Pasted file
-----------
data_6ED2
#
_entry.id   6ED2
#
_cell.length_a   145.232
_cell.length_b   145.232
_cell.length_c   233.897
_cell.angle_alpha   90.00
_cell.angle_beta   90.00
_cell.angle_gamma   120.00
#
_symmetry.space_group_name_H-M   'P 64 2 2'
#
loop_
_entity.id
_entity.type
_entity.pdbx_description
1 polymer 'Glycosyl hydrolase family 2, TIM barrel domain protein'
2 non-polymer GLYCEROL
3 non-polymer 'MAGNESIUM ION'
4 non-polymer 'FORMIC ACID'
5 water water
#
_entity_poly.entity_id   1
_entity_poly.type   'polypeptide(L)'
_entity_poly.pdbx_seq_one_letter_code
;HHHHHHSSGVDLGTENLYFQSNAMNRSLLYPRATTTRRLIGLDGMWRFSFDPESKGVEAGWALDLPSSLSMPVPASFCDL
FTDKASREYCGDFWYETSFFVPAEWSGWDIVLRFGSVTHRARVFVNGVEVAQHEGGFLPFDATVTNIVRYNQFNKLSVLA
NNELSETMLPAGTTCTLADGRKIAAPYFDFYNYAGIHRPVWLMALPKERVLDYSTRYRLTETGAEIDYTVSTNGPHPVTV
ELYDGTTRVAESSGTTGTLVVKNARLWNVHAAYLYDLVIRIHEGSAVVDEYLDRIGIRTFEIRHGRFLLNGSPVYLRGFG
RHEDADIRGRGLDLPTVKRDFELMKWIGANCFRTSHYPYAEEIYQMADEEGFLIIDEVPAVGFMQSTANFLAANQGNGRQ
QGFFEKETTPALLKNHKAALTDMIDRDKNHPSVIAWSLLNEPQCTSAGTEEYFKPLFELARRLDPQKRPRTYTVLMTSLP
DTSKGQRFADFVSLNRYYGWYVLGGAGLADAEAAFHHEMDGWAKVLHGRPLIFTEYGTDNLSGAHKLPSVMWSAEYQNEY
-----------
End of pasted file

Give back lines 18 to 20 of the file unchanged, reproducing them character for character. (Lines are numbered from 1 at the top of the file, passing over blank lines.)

1 polymer 'Glycosyl hydrolase family 2, TIM barrel domain protein'
2 non-polymer GLYCEROL
3 non-polymer 'MAGNESIUM ION'